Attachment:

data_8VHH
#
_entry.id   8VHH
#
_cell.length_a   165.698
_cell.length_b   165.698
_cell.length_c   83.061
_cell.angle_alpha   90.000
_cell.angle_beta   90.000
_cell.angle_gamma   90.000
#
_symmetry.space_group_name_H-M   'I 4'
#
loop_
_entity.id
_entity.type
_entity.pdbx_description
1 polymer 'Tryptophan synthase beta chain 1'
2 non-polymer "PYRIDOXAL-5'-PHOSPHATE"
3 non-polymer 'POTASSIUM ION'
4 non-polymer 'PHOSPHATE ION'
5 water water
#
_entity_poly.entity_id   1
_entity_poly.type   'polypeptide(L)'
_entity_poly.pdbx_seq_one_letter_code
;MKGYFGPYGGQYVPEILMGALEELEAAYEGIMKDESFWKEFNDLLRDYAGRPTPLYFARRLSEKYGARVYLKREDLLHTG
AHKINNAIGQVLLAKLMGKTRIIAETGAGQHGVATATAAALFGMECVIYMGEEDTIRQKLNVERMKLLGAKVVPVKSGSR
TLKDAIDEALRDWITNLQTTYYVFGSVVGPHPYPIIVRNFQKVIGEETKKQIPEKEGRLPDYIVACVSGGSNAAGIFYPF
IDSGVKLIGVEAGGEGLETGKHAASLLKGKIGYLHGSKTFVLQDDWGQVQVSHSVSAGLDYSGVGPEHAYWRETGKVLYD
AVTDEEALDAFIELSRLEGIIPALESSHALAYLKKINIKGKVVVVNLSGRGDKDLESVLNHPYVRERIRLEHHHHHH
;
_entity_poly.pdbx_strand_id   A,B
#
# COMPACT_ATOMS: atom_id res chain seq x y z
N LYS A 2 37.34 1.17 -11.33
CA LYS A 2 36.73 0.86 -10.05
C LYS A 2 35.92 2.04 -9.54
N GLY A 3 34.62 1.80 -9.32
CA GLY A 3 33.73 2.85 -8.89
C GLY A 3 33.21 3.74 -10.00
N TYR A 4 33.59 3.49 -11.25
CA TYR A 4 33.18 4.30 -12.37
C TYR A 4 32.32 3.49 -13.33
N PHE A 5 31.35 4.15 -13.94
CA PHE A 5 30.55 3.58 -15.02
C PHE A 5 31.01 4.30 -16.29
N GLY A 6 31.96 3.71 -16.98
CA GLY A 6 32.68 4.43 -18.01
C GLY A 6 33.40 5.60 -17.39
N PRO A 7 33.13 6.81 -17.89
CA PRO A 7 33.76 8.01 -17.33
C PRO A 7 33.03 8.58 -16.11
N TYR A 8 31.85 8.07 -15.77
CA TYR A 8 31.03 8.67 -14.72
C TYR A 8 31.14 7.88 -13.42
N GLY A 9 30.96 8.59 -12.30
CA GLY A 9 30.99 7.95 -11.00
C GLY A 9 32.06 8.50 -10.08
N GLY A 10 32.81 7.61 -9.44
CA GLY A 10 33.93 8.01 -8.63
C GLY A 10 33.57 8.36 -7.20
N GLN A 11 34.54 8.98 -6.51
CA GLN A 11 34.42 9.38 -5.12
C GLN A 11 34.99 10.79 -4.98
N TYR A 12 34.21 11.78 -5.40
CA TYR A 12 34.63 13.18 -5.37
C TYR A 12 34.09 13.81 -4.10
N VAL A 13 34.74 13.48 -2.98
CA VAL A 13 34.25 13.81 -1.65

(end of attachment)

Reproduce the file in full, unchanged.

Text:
data_8VHH
#
_entry.id   8VHH
#
_cell.length_a   165.698
_cell.length_b   165.698
_cell.length_c   83.061
_cell.angle_alpha   90.000
_cell.angle_beta   90.000
_cell.angle_gamma   90.000
#
_symmetry.space_group_name_H-M   'I 4'
#
loop_
_entity.id
_entity.type
_entity.pdbx_description
1 polymer 'Tryptophan synthase beta chain 1'
2 non-polymer "PYRIDOXAL-5'-PHOSPHATE"
3 non-polymer 'POTASSIUM ION'
4 non-polymer 'PHOSPHATE ION'
5 water water
#
_entity_poly.entity_id   1
_entity_poly.type   'polypeptide(L)'
_entity_poly.pdbx_seq_one_letter_code
;MKGYFGPYGGQYVPEILMGALEELEAAYEGIMKDESFWKEFNDLLRDYAGRPTPLYFARRLSEKYGARVYLKREDLLHTG
AHKINNAIGQVLLAKLMGKTRIIAETGAGQHGVATATAAALFGMECVIYMGEEDTIRQKLNVERMKLLGAKVVPVKSGSR
TLKDAIDEALRDWITNLQTTYYVFGSVVGPHPYPIIVRNFQKVIGEETKKQIPEKEGRLPDYIVACVSGGSNAAGIFYPF
IDSGVKLIGVEAGGEGLETGKHAASLLKGKIGYLHGSKTFVLQDDWGQVQVSHSVSAGLDYSGVGPEHAYWRETGKVLYD
AVTDEEALDAFIELSRLEGIIPALESSHALAYLKKINIKGKVVVVNLSGRGDKDLESVLNHPYVRERIRLEHHHHHH
;
_entity_poly.pdbx_strand_id   A,B
#
# COMPACT_ATOMS: atom_id res chain seq x y z
N LYS A 2 37.34 1.17 -11.33
CA LYS A 2 36.73 0.86 -10.05
C LYS A 2 35.92 2.04 -9.54
N GLY A 3 34.62 1.80 -9.32
CA GLY A 3 33.73 2.85 -8.89
C GLY A 3 33.21 3.74 -10.00
N TYR A 4 33.59 3.49 -11.25
CA TYR A 4 33.18 4.30 -12.37
C TYR A 4 32.32 3.49 -13.33
N PHE A 5 31.35 4.15 -13.94
CA PHE A 5 30.55 3.58 -15.02
C PHE A 5 31.01 4.30 -16.29
N GLY A 6 31.96 3.71 -16.98
CA GLY A 6 32.68 4.43 -18.01
C GLY A 6 33.40 5.60 -17.39
N PRO A 7 33.13 6.81 -17.89
CA PRO A 7 33.76 8.01 -17.33
C PRO A 7 33.03 8.58 -16.11
N TYR A 8 31.85 8.07 -15.77
CA TYR A 8 31.03 8.67 -14.72
C TYR A 8 31.14 7.88 -13.42
N GLY A 9 30.96 8.59 -12.30
CA GLY A 9 30.99 7.95 -11.00
C GLY A 9 32.06 8.50 -10.08
N GLY A 10 32.81 7.61 -9.44
CA GLY A 10 33.93 8.01 -8.63
C GLY A 10 33.57 8.36 -7.20
N GLN A 11 34.54 8.98 -6.51
CA GLN A 11 34.42 9.38 -5.12
C GLN A 11 34.99 10.79 -4.98
N TYR A 12 34.21 11.78 -5.40
CA TYR A 12 34.63 13.18 -5.37
C TYR A 12 34.09 13.81 -4.10
N VAL A 13 34.74 13.48 -2.98
CA VAL A 13 34.25 13.81 -1.65